In a cavernous California mountain lodge, some 40 smiling people, their shiny, shaved heads reflecting the dancing flames of a roaring fire, oohed, ahed and applauded.
A lawyer had just pledged to file ten divorces for the ten highest bidders at a fund-raising auction on New Year’s Eve. At a wooden table a grizzled, gruff man who wears a cap emblazoned with the message I’M THE MEANEST S.O.B. IN THE VALLEY nodded his approval. Charles (Chuck) Dederich, 64, was adding another ritual to his famed commune Synanon: wife swapping.
That is quite a reach for a 19-year-old organization that was once widely admired and imitated as a seemingly successful program for rehabilitating alcoholics and drug addicts. Dederich established a nononsense, self-help program that included the “game,” a rugged encounter session in which participants acted out their inmost hostilities.
Learning the truth about themselves supposedly helped them stay off drugs or booze. But in recent years, Dederich has had more grandiose ambitions and transformed Synanon into a religious cult with himself as high priest and prophet. It now attracts fewer addicts and more middle-class eccentrics in search of new adventures in living.
Since its shoestring beginning in an Ocean Park, Calif., garage, Synanon has done very well by itself. The taxexempt, nonprofit organization has 883 adults and 300 children living in luxury on two ranches in the Sierra foothills, beach-front property in Santa Monica and Tomales Bay and in a converted San Francisco paint factory.
Most members pay a minimum $400 a month for room, board and uplift, but some contribute much more. One woman has donated more than $1 million. Synanon’s assets, including ten aircraft and 400 cars, trucks and motorcycles, total almost $30 million. Its advertising and specialty-gifts business netted $2.4 million last year; donations and other income amounted to another $5.5 million. Dederich draws an annual salary of $100,000 and pays his top corporate officers from $30,000 to $50,000. “A lot of guys could do this thing from an old Ford roadster and sit on an orange crate,” he says, while munching on powdered lettuce from a silver bowl. “They’re holy men; I’m not. I need a $17,000 Cadillac. We are in the people business just exactly as if we were building Chevrolet axles.”
Indeed, the people at Synanon are treated much as if they were interchangeable automobile parts, and Dederich is certainly in the driver’s seat. He makes the rules as he goes along, and the members never know what is coming next. “Chuck is marvelous,” says Terri Haberman, 30, who has lived at Synanon for nine years. “He has this amazing quality of being able to articulate what we want to do before we even know what it is we want.”
In 1970 Dederich decided that because he was giving up smoking, everybody else would too. In 1975 the women at Synanon began shaving their heads. Any that refused were ostracized. When Dederich’s wife Betty went on a diet in 1976, all the other members had to cut down on the vittles. That same year Dederich concluded that Synanon had too many kids. So all the men were pressured into having vasectomies, except Dederich. “I am not bound by the rules,” he says. “I make them.”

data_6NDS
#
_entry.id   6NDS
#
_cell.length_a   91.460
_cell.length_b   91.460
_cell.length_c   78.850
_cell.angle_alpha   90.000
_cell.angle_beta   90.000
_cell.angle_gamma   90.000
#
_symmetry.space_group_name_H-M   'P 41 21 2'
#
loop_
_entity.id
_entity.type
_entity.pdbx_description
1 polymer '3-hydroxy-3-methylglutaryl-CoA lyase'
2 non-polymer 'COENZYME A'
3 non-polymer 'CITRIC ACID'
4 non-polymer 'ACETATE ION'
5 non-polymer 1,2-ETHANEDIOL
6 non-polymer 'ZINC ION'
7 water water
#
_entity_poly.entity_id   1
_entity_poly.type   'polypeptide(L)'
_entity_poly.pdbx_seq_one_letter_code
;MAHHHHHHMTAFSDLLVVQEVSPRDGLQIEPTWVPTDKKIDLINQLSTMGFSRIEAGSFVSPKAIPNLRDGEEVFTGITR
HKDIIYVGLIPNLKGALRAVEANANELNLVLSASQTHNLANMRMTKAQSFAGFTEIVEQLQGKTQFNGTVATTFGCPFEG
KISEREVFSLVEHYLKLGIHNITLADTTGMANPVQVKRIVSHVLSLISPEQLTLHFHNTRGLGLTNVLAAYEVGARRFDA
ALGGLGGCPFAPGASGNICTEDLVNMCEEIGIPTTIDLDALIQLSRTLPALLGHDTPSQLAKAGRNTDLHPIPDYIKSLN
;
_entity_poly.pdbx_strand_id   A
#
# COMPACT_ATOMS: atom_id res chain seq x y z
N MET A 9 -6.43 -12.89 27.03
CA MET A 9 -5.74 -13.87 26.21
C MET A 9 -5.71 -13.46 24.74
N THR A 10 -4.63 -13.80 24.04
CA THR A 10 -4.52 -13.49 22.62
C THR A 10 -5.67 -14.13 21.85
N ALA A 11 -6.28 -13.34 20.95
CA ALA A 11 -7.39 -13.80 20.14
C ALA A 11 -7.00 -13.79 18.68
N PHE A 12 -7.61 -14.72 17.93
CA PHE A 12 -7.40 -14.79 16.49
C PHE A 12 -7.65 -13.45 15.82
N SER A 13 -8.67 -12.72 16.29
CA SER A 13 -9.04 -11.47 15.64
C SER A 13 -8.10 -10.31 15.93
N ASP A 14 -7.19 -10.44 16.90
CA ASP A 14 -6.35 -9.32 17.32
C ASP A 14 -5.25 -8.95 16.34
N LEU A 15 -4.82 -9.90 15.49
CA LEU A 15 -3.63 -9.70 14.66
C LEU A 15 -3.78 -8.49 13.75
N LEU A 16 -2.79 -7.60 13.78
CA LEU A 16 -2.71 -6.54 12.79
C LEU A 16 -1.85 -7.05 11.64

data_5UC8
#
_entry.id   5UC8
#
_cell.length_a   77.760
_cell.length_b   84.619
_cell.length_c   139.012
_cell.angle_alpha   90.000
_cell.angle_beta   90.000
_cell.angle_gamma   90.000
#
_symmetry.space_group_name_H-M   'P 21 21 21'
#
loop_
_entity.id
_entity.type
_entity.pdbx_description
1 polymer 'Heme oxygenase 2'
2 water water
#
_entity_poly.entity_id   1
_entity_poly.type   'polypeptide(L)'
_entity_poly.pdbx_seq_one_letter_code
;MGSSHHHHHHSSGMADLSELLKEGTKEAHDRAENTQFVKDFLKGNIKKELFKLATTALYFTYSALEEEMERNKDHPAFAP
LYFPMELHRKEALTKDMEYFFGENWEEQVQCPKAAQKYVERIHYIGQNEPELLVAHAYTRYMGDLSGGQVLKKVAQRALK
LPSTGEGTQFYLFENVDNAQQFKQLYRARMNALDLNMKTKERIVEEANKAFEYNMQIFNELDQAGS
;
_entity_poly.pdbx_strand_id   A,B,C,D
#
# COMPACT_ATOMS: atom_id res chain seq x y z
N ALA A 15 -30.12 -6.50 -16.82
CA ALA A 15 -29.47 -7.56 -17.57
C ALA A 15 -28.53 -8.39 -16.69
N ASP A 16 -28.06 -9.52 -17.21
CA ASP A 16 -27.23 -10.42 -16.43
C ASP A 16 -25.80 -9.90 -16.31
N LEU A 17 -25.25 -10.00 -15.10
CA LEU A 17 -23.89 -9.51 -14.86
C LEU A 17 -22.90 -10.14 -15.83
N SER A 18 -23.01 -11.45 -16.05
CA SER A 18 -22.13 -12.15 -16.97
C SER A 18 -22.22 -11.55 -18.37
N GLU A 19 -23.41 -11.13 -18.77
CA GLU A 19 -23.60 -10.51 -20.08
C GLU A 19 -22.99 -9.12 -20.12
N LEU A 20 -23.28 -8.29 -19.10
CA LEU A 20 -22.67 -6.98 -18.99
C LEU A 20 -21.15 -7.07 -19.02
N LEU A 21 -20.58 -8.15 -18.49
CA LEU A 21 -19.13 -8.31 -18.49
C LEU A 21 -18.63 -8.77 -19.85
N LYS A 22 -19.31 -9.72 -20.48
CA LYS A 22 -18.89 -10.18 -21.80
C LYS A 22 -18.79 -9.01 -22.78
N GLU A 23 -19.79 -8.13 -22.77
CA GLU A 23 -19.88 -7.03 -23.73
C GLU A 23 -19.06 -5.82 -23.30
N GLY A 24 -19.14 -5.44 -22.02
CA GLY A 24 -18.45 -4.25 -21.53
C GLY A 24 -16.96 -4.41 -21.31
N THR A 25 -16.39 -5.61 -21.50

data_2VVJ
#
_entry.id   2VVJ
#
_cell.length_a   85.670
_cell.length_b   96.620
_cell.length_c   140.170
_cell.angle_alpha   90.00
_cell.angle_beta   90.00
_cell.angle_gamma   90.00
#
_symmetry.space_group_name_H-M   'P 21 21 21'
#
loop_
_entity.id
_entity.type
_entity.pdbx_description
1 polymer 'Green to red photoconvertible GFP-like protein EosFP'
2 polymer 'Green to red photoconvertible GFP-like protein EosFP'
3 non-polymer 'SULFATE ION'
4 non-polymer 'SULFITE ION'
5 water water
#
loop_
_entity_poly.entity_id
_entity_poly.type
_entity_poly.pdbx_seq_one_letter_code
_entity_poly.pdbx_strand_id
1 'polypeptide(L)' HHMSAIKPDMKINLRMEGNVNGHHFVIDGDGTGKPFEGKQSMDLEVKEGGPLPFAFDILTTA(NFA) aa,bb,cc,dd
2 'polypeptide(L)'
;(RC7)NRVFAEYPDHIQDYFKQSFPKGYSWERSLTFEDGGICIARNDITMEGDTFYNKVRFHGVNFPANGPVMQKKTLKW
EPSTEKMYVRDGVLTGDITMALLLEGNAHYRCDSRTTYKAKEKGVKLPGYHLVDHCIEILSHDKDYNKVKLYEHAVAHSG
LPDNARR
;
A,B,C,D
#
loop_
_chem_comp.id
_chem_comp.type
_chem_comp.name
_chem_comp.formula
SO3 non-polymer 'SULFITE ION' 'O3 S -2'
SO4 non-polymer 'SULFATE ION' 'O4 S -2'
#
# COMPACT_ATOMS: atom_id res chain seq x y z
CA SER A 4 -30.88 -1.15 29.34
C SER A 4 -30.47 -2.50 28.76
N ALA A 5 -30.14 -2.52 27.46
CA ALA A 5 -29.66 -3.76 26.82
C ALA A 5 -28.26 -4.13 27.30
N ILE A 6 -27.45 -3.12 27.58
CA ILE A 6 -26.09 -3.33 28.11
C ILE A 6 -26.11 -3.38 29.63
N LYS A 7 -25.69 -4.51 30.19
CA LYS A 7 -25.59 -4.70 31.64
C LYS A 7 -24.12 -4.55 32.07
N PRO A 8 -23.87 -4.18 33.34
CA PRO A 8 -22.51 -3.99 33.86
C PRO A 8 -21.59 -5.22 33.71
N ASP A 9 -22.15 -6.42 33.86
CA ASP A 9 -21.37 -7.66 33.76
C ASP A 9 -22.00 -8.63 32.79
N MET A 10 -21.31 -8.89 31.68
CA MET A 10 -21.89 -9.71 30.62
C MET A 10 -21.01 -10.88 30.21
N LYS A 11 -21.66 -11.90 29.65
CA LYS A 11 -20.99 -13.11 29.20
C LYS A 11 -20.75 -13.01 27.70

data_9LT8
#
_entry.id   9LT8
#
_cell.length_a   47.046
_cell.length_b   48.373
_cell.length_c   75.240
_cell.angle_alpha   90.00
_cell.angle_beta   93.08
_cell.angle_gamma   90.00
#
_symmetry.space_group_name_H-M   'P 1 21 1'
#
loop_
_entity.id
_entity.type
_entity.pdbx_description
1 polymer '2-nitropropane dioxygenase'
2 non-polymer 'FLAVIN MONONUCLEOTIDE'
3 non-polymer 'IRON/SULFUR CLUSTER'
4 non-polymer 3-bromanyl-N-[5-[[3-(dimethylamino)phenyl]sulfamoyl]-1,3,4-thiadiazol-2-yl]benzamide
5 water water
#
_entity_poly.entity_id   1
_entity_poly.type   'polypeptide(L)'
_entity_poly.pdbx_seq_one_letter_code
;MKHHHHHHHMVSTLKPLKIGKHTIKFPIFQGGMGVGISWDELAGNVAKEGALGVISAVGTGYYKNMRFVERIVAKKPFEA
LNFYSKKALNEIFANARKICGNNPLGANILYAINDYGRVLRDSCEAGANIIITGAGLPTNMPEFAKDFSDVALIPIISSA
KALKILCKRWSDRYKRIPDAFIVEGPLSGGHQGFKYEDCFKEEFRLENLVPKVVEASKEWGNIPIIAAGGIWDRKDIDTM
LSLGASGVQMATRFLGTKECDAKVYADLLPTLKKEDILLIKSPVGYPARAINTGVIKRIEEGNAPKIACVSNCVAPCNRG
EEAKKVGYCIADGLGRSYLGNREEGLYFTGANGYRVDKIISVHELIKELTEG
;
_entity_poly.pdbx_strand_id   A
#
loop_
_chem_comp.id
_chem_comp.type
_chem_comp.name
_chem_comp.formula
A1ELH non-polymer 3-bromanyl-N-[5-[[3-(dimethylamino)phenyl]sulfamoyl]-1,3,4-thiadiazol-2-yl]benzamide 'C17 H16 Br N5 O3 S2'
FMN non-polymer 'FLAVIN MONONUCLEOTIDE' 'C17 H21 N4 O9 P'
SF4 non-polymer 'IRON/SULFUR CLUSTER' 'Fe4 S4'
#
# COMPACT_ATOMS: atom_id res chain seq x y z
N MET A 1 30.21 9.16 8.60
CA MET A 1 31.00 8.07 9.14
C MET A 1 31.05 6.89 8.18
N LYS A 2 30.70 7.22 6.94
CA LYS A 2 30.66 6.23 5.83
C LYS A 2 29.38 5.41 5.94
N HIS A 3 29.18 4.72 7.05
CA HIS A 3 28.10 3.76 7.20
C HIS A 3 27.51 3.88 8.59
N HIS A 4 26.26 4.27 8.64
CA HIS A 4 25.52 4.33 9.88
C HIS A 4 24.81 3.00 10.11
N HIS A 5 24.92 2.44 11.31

This year Betty Dederich died. Dederich found another woman and soon decided that everyone would benefit by taking a new mate. Couples who had been married for as long as 30 years are now in the process of divorcing and remarrying. “I didn’t know whom to marry,” confesses Linda Buonaiuto, 32. “I asked my girlfriends to make the decision for me. I ended up with Walter,” she adds with a tentative glance at her new husband, “and it’s just great.” Another member philosophizes: “Wife swapping used to be thought of as a vice. But we take a vice and turn it into a virtue. It’s been an exhilarating experience.”
Not, of course, for everybody. While Synanon has moved in new, provocative directions, its membership has dropped from a peak of 1,800 in 1972 to 1,183 today. Among those to leave was Dederich’s brother William, who did not want to break up his marriage of 37 years. Those who stay at Synanon seem to be as hooked on the place as any junkie on his drugs. “They want somebody to tell them what to do,” says Sydney Fischer, who left the commune in 1976 after living there for four years. “It’s like having a big daddy.”
Former residents as well as outsiders have begun to question whether the new, swinging Synanon should be spared paying taxes since it currently devotes much less time to rehabilitation. The California department of health is showing interest in Synanon, and the Marin County grand jury is investigating reports of child abuse. Some 132 children, who have been sent to Synanon by courts, probation officers and distraught parents across the country, are housed in a separate compound and designated the “punk squad.”
Dederich says he is not worried, but admits he is toying with the idea of giving up the rehabilitation business and moving to Washington to start an operation that will distribute distressed merchandise, such as mislabeled canned food and slightly flawed clothing, to the needy. “It’s a bigger notion than Synanon is now,” Dederich says. “I have the normal desire to get my name in the newspapers and history books.”
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